The Gossiping Gourmet: Big Fish, small price, and a great hangout

The guys from K'ya have done it again with another boisterously noisy bistro with a beautiful view and an incredibly inexpensive menu. It is aptly named House of Big Fish and Ice Cold Beer because the portions are more than generous and the plethora of beers come icy cold.

Taking over the space once occupied by the Aegean Café, on the third floor of the Collection on South Coast Highway, they have bought themselves an amazing ocean view. The attractive remodel has opened up the space and added a clean and simple décor with wooden booths, new wood floors, ceiling fans, a few big mirrors, the requisite faux stuffed fish and the feeling of a contemporary tavern.

Naturally that means there is a large bar area, replete with four big flat-screen TVs. For a slightly quieter experience, there is a wraparound glassed-in patio. However, it would be best to eat outside on warmer nights, because the heaters are non-functional at the moment.

The extensive menu has many categories and the reasonable prices allowed us to sample quite a few. You can start out with chilled seafood, raw fish, hot appetizers, pokes or a salad.

Our first of several beginnings was the hamachi sashimi with wasabi and ginger. The $8 portion was at least double the size of any you would get elsewhere. It was served on a decorative bed of lettuce with a small plastic cup for concocting your own sauce. On the table, besides soy, were five different hot sauces and some Old Bay Seasoning. The fish was very fresh, perhaps not the very highest grade but good and certainly good for the price.

There was an error in the kitchen so we ended up with two different pokes. They come in half or full scoop sizes and are served with fried wontons. The tako (octopus) was a bonus. Thinly sliced rounds sat atop a salad of cucumber, cabbage, seaweed and onions, all bathed in a sweet rice vinegar dressing. The chewy octopus combined with the light crunchy salad was quite good. However, the profusion of wonton skins were scrunched up so they didn't make very useful scoops; but more than that, they were greasy and tasted as if they had been cooked in overused oil.

Ahi poke was chopped with onion, seaweed and spicy soy. The fish itself was flavorful, though a little mushy, but the spicy dressing was unbalanced, with soy sauce dominating all other tastes.

We ordered the Asian chopped salad to refresh our palates. Once again the dressing, overpowered with soy, made this giant mound of mixed vegetables, lettuce and crispy wontons virtually inedible.

The entrées include Big Fish Your Way, with a choice of: fish, style of preparation, sauce and toppings. If you can't make up your mind they recommend some combinations, such as ahi blackened with garlic butter and mango chutney. There is also a selection of shellfish, fried seafood, NOT Fish, Baja style dishes, sandwiches, wallet friendly "lures" (entrées for $5) and house specialties.

We have always loved K'ya's Thai calamari. Here you can get it Thai style or plain with tartar sauce. We were expecting the same dish, which is calamari tossed in sweet-hot Thai dressing with shredded carrots, bean sprouts and cilantro.

Initially, we were surprised that the dish appeared to be just calamari with a Thai sweet/hot dipping sauce but about halfway through we discovered, beneath the plastic cup of sauce, a little mound of the salad we had missed, so we immediately tossed it all together in the sauce with the tender, crispy calamari and voila, that delicious combination of flavors and textures emerged. Whereas the sauce is too strong for dipping, it's perfect as a dressing . We hope they will change the presentation so everyone can enjoy it the way it was originally designed.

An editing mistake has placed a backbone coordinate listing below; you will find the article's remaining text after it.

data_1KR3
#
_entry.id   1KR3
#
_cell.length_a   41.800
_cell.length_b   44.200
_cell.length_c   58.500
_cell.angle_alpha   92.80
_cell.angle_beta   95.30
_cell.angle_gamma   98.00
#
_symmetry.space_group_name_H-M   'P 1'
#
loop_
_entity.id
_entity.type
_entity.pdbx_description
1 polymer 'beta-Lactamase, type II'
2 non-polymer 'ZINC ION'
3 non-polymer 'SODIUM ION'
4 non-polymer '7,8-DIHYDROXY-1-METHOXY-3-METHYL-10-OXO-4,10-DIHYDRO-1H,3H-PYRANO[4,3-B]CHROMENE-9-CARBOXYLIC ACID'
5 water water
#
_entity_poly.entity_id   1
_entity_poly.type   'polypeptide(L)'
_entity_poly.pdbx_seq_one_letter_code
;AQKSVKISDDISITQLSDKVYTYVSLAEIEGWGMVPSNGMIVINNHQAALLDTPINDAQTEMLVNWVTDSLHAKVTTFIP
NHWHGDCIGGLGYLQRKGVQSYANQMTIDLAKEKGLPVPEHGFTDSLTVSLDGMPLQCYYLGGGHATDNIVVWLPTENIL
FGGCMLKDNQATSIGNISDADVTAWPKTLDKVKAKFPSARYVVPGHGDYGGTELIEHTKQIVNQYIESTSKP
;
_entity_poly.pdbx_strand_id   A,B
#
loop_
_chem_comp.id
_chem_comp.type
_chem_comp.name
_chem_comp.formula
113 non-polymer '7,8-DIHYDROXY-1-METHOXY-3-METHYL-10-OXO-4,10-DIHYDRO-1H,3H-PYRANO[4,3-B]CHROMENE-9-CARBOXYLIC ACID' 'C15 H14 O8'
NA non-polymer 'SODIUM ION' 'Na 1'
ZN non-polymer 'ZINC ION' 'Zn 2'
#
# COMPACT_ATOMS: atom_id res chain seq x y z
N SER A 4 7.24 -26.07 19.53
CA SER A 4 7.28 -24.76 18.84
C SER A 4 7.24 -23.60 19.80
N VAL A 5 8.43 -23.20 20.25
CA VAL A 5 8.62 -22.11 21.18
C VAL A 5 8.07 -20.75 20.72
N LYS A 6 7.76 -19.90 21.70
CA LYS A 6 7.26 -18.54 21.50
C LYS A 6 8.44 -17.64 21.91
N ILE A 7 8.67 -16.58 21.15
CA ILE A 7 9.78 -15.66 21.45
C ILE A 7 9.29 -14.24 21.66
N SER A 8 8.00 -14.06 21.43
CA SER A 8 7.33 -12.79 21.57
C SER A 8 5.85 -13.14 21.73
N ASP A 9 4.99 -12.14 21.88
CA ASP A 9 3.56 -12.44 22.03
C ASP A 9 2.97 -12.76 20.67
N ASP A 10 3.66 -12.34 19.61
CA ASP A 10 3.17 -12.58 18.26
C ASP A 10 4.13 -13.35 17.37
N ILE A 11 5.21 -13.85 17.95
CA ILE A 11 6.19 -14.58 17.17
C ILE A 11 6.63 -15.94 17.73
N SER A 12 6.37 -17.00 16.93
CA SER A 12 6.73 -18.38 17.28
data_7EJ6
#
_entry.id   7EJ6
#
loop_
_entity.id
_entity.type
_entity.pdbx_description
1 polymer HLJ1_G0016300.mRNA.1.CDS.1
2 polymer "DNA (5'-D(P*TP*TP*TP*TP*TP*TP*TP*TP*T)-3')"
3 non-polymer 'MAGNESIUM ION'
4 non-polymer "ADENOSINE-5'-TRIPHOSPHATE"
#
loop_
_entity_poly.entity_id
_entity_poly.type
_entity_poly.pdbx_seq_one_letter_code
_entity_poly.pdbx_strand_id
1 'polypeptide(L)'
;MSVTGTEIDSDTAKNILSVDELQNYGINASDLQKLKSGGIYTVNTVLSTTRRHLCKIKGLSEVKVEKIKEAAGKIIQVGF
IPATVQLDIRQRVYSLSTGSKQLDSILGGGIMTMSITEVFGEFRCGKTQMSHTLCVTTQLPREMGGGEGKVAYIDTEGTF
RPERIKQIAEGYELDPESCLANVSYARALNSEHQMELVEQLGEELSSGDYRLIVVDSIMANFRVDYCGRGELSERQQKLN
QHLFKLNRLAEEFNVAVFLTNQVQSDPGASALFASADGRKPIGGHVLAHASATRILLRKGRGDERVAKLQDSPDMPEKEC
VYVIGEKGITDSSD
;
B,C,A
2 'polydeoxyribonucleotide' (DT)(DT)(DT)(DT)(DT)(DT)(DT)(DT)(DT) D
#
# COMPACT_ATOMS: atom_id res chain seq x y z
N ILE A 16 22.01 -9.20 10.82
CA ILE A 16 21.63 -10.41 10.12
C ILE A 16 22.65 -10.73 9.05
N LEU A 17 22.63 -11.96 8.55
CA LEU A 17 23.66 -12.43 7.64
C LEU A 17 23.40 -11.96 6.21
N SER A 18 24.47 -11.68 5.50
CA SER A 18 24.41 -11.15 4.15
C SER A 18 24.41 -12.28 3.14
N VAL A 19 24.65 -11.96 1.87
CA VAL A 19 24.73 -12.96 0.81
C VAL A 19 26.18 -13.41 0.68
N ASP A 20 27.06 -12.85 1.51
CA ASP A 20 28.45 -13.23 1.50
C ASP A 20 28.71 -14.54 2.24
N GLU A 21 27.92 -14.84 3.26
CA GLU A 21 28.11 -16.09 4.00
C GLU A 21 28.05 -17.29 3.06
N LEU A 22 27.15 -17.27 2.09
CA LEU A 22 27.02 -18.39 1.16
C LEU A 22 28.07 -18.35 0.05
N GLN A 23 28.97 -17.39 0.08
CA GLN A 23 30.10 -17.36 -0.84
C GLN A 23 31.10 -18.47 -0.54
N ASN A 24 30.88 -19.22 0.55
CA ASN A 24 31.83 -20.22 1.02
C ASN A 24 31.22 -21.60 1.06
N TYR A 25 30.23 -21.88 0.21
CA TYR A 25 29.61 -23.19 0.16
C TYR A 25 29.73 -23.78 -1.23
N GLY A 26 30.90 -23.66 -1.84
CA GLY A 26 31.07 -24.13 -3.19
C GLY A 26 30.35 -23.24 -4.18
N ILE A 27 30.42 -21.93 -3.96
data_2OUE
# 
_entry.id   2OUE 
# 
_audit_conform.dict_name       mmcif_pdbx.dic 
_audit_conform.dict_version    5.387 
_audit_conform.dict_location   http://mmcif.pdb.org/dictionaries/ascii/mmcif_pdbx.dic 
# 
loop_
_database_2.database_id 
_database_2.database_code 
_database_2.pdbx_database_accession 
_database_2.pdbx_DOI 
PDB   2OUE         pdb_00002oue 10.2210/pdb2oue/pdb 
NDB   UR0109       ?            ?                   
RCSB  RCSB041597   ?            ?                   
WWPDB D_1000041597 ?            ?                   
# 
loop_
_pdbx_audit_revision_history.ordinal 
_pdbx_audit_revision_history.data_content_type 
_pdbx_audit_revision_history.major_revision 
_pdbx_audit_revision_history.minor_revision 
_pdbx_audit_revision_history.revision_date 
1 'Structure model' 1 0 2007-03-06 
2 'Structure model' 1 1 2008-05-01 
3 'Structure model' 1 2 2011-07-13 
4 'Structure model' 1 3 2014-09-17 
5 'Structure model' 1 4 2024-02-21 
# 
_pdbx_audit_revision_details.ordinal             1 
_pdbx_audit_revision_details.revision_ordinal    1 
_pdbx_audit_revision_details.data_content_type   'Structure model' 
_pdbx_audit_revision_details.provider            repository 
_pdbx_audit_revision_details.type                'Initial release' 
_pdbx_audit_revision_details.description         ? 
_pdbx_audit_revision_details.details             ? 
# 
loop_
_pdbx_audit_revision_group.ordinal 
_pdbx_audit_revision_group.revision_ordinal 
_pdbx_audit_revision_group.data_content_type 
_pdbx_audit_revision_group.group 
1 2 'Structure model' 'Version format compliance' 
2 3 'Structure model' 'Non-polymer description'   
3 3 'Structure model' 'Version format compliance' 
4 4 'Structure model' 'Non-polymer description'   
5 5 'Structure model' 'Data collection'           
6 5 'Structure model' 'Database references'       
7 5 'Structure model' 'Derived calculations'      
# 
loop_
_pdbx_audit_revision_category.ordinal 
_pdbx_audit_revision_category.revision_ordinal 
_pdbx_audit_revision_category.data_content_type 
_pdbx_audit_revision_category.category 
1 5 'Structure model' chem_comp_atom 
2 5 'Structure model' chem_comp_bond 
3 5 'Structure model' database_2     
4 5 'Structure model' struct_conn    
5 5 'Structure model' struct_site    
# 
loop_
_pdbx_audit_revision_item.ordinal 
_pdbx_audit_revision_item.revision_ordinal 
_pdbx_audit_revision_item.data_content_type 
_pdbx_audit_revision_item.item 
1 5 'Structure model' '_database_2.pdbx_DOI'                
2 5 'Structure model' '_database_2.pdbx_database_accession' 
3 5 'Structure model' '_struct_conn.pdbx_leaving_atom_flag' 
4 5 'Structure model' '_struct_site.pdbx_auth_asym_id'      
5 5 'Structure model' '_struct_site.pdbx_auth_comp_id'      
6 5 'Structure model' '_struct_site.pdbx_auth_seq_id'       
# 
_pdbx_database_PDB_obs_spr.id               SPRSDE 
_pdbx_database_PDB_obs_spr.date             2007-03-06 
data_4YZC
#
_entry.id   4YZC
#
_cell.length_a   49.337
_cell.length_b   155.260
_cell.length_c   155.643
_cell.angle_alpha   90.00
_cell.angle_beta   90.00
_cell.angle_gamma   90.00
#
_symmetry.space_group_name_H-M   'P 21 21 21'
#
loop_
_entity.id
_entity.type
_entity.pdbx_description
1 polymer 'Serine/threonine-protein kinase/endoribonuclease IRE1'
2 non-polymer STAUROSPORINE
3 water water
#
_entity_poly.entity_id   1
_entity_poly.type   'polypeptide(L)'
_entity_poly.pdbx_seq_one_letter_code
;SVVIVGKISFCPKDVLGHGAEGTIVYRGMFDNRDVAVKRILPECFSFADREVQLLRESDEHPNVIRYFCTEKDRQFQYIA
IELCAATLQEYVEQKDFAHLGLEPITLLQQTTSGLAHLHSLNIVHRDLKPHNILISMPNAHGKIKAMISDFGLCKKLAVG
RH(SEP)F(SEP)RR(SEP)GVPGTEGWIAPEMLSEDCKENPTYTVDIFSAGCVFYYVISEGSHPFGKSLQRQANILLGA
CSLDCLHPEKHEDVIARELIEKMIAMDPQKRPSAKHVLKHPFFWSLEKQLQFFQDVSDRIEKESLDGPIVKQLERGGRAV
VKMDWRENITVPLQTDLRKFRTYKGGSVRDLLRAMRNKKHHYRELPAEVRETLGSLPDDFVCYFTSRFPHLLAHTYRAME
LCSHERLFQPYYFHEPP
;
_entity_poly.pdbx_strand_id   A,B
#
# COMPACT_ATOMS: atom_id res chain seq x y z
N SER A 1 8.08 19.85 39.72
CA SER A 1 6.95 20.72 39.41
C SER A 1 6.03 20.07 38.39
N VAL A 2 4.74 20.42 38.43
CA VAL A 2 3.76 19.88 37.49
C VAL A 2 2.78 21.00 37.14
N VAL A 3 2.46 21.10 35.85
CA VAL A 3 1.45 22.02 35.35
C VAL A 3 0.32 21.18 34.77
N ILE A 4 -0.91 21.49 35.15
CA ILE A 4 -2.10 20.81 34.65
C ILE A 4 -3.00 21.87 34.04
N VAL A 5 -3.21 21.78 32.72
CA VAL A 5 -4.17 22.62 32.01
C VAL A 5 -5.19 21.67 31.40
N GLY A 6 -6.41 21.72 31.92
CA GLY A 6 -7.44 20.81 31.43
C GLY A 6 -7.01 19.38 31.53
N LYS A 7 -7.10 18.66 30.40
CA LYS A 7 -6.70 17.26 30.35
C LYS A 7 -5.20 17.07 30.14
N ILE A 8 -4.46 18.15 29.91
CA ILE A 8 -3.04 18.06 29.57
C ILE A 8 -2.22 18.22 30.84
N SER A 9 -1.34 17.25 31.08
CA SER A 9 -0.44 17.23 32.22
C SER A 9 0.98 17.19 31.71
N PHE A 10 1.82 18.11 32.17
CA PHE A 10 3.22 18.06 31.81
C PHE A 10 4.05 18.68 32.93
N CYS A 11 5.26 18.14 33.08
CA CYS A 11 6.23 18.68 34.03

Roasted hamachi collar was a special of the evening. This is the richest part of a very fatty fish and is probably an acquired taste. Elle, the fish lover, yummed it up, but Terry found it too "fishy." But once again, there was a heavy hand with soy in the sauce.

Trying to decide on one of the house specialties, we wavered among crab-crusted tilapia, jambalaya and spicy seared white ahi.

Opting for the latter, a large piece of spicy ahi arrived, blackened on the outside and perfectly rare on the inside. It was drizzled with a very tasty coconut curry sauce and served with flavorful rice and nicely cooked mixed vegetables. The fish was quite delicious, and we longed for more of the excellent sauce, the only thing that wasn't served in abundance here. Once again, we were amazed that this complete entrée was only $12.

For Mexican food lovers, there is a Baja-style menu with fish tacos, burritos, nachos and ceviche, etc. Sandwiches can be ordered half or whole and include a sirloin or ahi burger and fish, steak, chicken or shrimp sandwiches.

And if you're fish phobic, there are three steaks, a chicken breast and two house specials, chicken katsu or chicken Florentine pasta.

If, after eating these huge portions, you still have room for dessert, most feature ice cream except the carrot cupcake, which has, instead of ice cream, a humongous mound of cavity-making sweet cream cheese frosting swirled on top.

Death by Chocolate appears as a warm brownie sundae with chocolate sauce and chocolate ice cream. Another choice is the white chocolate macadamia nut bread pudding with caramel sauce and vanilla ice cream.

Big Fish is rapidly becoming a Laguna Beach hangout with its generous portions and great prices.

If You Go

What: House of Big Fish & Ice Cold Beer (949) 715-4500

Where: 540 S. Coast Hwy. (at the Collection)

When: 4:30 to 10:30 p.m. Bar: 4 p.m. to close


Appetizers: $4 to $15

Entrées: $7 to $24

Desserts: $2 to $6


Bottles: $25 to $48

By the glass: $7 to $14

Beer: $4.50 to $50 (for 5 liters)

Corkage Fee: $15

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